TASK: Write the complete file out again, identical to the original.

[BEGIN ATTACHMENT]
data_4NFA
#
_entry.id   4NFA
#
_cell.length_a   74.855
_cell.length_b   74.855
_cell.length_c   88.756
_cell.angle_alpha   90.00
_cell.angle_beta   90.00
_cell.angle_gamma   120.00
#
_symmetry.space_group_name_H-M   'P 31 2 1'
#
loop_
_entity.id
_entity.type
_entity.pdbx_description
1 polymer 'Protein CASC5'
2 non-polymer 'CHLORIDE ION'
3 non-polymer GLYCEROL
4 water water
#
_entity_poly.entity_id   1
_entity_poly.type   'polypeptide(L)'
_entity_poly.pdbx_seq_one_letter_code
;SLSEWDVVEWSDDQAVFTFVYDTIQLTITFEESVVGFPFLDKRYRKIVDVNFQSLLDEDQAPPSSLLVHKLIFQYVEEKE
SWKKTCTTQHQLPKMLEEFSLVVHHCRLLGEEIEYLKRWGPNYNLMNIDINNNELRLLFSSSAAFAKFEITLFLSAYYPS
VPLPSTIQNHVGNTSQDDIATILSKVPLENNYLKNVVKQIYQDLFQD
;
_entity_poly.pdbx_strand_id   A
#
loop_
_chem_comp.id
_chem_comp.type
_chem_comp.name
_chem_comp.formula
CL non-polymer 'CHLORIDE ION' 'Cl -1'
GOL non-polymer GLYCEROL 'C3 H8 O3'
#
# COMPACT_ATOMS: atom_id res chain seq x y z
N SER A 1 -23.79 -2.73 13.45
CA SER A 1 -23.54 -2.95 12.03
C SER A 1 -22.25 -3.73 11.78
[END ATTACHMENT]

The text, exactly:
data_4NFA
#
_entry.id   4NFA
#
_cell.length_a   74.855
_cell.length_b   74.855
_cell.length_c   88.756
_cell.angle_alpha   90.00
_cell.angle_beta   90.00
_cell.angle_gamma   120.00
#
_symmetry.space_group_name_H-M   'P 31 2 1'
#
loop_
_entity.id
_entity.type
_entity.pdbx_description
1 polymer 'Protein CASC5'
2 non-polymer 'CHLORIDE ION'
3 non-polymer GLYCEROL
4 water water
#
_entity_poly.entity_id   1
_entity_poly.type   'polypeptide(L)'
_entity_poly.pdbx_seq_one_letter_code
;SLSEWDVVEWSDDQAVFTFVYDTIQLTITFEESVVGFPFLDKRYRKIVDVNFQSLLDEDQAPPSSLLVHKLIFQYVEEKE
SWKKTCTTQHQLPKMLEEFSLVVHHCRLLGEEIEYLKRWGPNYNLMNIDINNNELRLLFSSSAAFAKFEITLFLSAYYPS
VPLPSTIQNHVGNTSQDDIATILSKVPLENNYLKNVVKQIYQDLFQD
;
_entity_poly.pdbx_strand_id   A
#
loop_
_chem_comp.id
_chem_comp.type
_chem_comp.name
_chem_comp.formula
CL non-polymer 'CHLORIDE ION' 'Cl -1'
GOL non-polymer GLYCEROL 'C3 H8 O3'
#
# COMPACT_ATOMS: atom_id res chain seq x y z
N SER A 1 -23.79 -2.73 13.45
CA SER A 1 -23.54 -2.95 12.03
C SER A 1 -22.25 -3.73 11.78